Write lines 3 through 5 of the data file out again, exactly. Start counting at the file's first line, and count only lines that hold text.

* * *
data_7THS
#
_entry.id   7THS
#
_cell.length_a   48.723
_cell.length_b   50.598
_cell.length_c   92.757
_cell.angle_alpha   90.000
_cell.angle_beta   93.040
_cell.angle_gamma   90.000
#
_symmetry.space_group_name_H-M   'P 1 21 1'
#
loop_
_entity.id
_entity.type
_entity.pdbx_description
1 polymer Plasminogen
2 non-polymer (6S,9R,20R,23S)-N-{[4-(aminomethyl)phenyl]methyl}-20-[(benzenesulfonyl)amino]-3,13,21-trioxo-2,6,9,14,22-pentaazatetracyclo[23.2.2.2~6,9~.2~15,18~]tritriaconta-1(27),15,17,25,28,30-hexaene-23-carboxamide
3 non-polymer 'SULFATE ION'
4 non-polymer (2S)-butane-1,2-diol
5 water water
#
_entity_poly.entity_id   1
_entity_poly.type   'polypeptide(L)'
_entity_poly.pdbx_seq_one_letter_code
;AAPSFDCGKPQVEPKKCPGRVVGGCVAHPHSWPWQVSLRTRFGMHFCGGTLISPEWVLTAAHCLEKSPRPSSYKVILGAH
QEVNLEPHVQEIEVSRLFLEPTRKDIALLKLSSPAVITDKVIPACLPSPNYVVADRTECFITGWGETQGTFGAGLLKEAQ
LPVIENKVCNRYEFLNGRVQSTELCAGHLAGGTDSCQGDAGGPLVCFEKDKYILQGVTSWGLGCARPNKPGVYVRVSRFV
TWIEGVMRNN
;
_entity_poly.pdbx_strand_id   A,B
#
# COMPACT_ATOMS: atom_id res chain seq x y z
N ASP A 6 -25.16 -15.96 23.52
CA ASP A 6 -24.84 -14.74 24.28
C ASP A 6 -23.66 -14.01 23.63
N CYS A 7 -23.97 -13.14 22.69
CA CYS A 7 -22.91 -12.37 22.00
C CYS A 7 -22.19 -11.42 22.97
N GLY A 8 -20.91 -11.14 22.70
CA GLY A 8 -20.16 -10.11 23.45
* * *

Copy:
_entry.id   7THS
#
_cell.length_a   48.723